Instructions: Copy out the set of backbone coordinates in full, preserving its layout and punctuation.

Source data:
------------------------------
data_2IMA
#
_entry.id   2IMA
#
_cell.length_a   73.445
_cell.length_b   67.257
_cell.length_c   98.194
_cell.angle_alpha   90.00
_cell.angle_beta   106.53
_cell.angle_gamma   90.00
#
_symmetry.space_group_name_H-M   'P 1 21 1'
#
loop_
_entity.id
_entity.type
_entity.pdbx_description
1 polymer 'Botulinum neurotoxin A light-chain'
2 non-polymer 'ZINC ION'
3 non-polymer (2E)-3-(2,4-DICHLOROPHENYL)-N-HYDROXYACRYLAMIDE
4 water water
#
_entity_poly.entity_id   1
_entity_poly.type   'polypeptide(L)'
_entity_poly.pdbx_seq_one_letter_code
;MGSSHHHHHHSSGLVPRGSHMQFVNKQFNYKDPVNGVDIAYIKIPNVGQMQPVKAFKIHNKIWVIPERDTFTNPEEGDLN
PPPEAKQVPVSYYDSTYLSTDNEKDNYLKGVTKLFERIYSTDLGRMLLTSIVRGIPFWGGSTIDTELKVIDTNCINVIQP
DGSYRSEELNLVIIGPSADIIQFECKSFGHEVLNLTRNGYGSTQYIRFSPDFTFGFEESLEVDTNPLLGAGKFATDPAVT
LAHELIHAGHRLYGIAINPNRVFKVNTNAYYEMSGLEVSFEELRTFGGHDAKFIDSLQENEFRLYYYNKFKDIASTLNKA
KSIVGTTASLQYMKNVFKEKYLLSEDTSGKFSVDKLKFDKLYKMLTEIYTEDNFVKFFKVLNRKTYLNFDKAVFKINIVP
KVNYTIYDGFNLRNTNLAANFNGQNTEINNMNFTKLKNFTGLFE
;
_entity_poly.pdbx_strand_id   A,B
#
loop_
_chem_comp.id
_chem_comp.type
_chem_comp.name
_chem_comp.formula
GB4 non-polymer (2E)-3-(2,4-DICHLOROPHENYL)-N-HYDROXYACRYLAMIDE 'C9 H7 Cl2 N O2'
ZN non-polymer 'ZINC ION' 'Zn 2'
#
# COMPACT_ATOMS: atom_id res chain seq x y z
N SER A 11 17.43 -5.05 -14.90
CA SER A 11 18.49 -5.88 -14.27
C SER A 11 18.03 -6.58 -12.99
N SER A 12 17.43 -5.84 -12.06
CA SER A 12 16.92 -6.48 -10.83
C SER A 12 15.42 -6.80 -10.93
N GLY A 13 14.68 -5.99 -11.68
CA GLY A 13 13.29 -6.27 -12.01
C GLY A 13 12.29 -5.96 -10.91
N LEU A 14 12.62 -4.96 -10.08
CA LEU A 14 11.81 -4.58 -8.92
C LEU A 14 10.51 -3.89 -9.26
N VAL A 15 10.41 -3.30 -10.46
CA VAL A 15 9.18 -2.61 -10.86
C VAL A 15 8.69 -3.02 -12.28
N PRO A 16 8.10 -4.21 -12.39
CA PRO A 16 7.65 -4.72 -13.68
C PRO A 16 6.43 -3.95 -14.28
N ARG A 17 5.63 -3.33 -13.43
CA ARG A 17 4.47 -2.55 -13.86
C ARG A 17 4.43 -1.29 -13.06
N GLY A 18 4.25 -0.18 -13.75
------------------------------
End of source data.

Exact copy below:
data_2IMA
#
_entry.id   2IMA
#
_cell.length_a   73.445
_cell.length_b   67.257
_cell.length_c   98.194
_cell.angle_alpha   90.00
_cell.angle_beta   106.53
_cell.angle_gamma   90.00
#
_symmetry.space_group_name_H-M   'P 1 21 1'
#
loop_
_entity.id
_entity.type
_entity.pdbx_description
1 polymer 'Botulinum neurotoxin A light-chain'
2 non-polymer 'ZINC ION'
3 non-polymer (2E)-3-(2,4-DICHLOROPHENYL)-N-HYDROXYACRYLAMIDE
4 water water
#
_entity_poly.entity_id   1
_entity_poly.type   'polypeptide(L)'
_entity_poly.pdbx_seq_one_letter_code
;MGSSHHHHHHSSGLVPRGSHMQFVNKQFNYKDPVNGVDIAYIKIPNVGQMQPVKAFKIHNKIWVIPERDTFTNPEEGDLN
PPPEAKQVPVSYYDSTYLSTDNEKDNYLKGVTKLFERIYSTDLGRMLLTSIVRGIPFWGGSTIDTELKVIDTNCINVIQP
DGSYRSEELNLVIIGPSADIIQFECKSFGHEVLNLTRNGYGSTQYIRFSPDFTFGFEESLEVDTNPLLGAGKFATDPAVT
LAHELIHAGHRLYGIAINPNRVFKVNTNAYYEMSGLEVSFEELRTFGGHDAKFIDSLQENEFRLYYYNKFKDIASTLNKA
KSIVGTTASLQYMKNVFKEKYLLSEDTSGKFSVDKLKFDKLYKMLTEIYTEDNFVKFFKVLNRKTYLNFDKAVFKINIVP
KVNYTIYDGFNLRNTNLAANFNGQNTEINNMNFTKLKNFTGLFE
;
_entity_poly.pdbx_strand_id   A,B
#
loop_
_chem_comp.id
_chem_comp.type
_chem_comp.name
_chem_comp.formula
GB4 non-polymer (2E)-3-(2,4-DICHLOROPHENYL)-N-HYDROXYACRYLAMIDE 'C9 H7 Cl2 N O2'
ZN non-polymer 'ZINC ION' 'Zn 2'
#
# COMPACT_ATOMS: atom_id res chain seq x y z
N SER A 11 17.43 -5.05 -14.90
CA SER A 11 18.49 -5.88 -14.27
C SER A 11 18.03 -6.58 -12.99
N SER A 12 17.43 -5.84 -12.06
CA SER A 12 16.92 -6.48 -10.83
C SER A 12 15.42 -6.80 -10.93
N GLY A 13 14.68 -5.99 -11.68
CA GLY A 13 13.29 -6.27 -12.01
C GLY A 13 12.29 -5.96 -10.91
N LEU A 14 12.62 -4.96 -10.08
CA LEU A 14 11.81 -4.58 -8.92
C LEU A 14 10.51 -3.89 -9.26
N VAL A 15 10.41 -3.30 -10.46
CA VAL A 15 9.18 -2.61 -10.86
C VAL A 15 8.69 -3.02 -12.28
N PRO A 16 8.10 -4.21 -12.39
CA PRO A 16 7.65 -4.72 -13.68
C PRO A 16 6.43 -3.95 -14.28
N ARG A 17 5.63 -3.33 -13.43
CA ARG A 17 4.47 -2.55 -13.86
C ARG A 17 4.43 -1.29 -13.06
N GLY A 18 4.25 -0.18 -13.75